John M. Barrios
Institutional Affiliation: Washington University in St. Louis
Information about this author at RePEc
NBER Working Papers and Publications
|June 2020||Civic Capital and Social Distancing during the Covid-19 Pandemic|
with Efraim Benmelech, Yael V. Hochberg, Paola Sapienza, Luigi Zingales: w27320
The success of non-pharmaceutical interventions to contain pandemics often depends greatly upon voluntary compliance with government guidelines. What explains variation in voluntary compliance? Using mobile phone and survey data, we show that during the early phases of COVID-19, voluntary social distancing was higher when individuals exhibit a higher sense of civic duty. This is true for U.S. individuals, U.S. counties, and European regions. We also show that after U.S. states began re-opening, social distancing remained more prevalent in high civic capital counties. Our evidence points to the importance of civic capital in designing public policy responses to pandemics.
|May 2020||Launching with a Parachute: The Gig Economy and New Business Formation|
with Yael V. Hochberg, Hanyi Yi: w27183
The introduction of the gig economy creates opportunities for would-be entrepreneurs to supplement their income in downside states of the world and provides insurance in the form of an income fallback in the event of failure. We present a conceptual framework supporting the notion that the gig economy may serve as an income supplement and as insurance against entrepreneurial-related income volatility, and utilize the arrival of the on-demand, platform-enabled gig economy in the form of the staggered rollout of ridehailing in U.S. cities to examine the effect of the arrival of the gig economy on new business formation. The introduction of gig opportunities is associated with an increase of ~5% in the number of new business registrations in the local area, and a correspondingly-sized increas...
|April 2020||Risk Perception Through the Lens of Politics in the Time of the COVID-19 Pandemic|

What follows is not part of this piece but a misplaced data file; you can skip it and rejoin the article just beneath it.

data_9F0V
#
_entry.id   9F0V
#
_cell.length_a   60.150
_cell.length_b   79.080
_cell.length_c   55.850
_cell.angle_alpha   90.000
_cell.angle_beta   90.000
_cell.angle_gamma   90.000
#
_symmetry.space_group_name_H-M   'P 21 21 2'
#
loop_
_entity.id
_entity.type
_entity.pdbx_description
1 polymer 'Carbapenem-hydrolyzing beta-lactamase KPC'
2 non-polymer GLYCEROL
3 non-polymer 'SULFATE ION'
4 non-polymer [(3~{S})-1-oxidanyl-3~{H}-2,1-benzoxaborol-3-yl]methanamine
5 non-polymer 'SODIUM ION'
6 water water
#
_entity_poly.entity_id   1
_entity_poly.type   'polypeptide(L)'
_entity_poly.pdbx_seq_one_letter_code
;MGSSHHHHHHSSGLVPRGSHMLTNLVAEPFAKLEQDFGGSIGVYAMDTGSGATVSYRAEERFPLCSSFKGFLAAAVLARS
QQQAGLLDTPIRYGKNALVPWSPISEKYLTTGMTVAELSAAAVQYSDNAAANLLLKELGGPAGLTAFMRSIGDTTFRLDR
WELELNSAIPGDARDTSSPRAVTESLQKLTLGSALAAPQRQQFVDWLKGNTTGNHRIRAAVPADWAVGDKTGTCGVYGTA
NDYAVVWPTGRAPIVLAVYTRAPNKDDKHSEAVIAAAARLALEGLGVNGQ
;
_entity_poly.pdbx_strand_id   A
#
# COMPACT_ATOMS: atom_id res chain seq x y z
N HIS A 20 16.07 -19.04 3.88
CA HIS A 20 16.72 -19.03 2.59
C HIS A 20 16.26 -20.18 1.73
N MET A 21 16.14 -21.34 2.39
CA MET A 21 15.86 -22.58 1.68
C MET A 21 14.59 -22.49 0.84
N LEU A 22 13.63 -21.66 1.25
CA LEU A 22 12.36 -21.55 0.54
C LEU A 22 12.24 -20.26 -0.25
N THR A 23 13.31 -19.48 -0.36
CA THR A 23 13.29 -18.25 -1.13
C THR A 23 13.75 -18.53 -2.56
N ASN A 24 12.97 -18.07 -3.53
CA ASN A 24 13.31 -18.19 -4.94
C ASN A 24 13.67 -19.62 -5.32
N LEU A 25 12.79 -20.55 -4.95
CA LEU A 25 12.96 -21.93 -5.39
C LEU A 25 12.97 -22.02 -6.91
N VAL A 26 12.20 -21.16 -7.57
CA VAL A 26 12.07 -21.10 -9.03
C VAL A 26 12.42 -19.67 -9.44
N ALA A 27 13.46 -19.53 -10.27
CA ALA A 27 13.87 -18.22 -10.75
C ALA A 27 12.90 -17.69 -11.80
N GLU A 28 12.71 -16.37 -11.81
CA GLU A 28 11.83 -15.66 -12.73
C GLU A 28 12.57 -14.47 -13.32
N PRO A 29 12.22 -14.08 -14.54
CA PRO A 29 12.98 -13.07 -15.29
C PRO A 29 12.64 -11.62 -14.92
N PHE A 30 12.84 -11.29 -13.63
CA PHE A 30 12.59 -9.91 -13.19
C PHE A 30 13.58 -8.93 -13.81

with Yael Hochberg: w27008
Even when, objectively speaking, death is on the line, partisan bias still colors beliefs about facts. We show that a higher share of Trump voters in a county is associated with lower perceptions of risk during the COVID-19 pandemic. As Trump voter share rises, individuals search less for information on the virus, and engage in less social distancing behavior, as measured by smartphone location patterns. These patterns persist in the face of state-level mandates to close schools and businesses or to “stay home,” and reverse only when conservative politicians are exposed and the White House releases federal social distancing guidelines.
|February 2020||The Cost of Convenience: Ridehailing and Traffic Fatalities|
with Yael Hochberg, Hanyi Yi: w26783
We examine the effect of the introduction of ridehailing in U.S. cities on fatal traffic accidents. The arrival of ridehailing is associated with an increase of approximately 3% in the number of fatalities and fatal accidents, for both vehicle occupants and pedestrians. The effects persist when controlling for proxies for smartphone adoption patterns. Consistent with ridehailing increasing congestion and road usage, we find that introduction is associated with an increase in arterial vehicle miles traveled, excess gas consumption, and annual hours of delay in traffic. On the extensive margin, ridehailing’s arrival is also associated with an increase in new car registrations. These effects are higher in cities with prior higher use of public transportation and carpools, consistent with a s...